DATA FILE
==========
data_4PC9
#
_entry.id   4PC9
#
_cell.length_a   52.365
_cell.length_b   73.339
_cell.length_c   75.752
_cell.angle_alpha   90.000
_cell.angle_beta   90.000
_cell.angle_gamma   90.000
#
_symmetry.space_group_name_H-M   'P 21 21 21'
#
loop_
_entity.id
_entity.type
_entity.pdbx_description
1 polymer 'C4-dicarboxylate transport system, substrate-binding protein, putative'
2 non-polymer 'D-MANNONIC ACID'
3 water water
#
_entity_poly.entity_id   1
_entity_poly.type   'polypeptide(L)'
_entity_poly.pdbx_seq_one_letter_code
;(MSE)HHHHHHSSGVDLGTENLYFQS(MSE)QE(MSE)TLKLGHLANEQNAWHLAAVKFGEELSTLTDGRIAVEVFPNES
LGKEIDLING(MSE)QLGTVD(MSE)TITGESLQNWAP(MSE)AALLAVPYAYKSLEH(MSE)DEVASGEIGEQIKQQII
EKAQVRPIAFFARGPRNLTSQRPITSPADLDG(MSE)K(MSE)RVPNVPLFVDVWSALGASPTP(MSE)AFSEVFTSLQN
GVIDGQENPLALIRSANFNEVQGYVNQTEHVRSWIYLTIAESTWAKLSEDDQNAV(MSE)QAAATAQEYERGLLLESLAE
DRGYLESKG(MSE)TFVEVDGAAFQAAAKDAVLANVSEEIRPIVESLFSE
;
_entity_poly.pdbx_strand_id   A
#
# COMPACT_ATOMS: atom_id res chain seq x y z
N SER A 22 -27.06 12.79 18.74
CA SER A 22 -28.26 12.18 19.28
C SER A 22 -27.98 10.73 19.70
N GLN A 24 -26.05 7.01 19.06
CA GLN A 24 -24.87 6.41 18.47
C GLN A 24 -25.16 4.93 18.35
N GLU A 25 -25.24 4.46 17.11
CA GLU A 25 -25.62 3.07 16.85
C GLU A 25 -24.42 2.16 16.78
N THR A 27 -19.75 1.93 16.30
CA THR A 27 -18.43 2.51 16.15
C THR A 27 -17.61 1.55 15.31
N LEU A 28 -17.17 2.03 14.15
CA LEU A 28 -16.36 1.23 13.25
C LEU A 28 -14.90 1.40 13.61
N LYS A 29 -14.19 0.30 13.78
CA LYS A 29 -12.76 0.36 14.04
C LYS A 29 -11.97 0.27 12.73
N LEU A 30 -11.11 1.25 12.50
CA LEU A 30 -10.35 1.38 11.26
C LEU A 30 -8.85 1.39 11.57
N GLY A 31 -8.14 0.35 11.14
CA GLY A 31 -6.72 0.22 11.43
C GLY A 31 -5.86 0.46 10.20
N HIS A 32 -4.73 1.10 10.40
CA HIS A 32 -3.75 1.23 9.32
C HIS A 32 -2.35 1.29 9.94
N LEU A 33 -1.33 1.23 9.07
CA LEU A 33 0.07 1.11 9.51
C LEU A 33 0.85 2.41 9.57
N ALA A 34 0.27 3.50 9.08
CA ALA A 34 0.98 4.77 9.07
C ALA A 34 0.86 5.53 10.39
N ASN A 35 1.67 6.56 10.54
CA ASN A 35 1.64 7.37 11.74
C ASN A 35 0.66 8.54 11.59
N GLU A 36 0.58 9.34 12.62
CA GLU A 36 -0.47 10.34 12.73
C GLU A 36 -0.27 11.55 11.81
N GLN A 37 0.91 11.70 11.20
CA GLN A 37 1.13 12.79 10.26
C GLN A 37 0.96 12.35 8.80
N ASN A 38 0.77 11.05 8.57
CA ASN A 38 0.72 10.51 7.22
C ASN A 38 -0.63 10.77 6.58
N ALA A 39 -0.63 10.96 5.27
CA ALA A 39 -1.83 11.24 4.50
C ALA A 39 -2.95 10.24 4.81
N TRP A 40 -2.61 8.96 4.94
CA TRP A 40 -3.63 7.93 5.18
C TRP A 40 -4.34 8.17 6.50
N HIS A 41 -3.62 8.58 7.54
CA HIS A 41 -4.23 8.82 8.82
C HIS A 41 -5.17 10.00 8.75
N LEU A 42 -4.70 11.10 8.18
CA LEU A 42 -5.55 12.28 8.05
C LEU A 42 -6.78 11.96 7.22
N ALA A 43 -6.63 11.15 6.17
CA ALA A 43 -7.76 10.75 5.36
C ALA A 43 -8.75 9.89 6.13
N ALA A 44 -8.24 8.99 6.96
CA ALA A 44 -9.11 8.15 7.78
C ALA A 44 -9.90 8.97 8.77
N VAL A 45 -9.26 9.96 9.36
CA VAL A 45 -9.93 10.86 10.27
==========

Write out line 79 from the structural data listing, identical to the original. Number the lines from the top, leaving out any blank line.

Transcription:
N ALA A 39 -0.63 10.96 5.27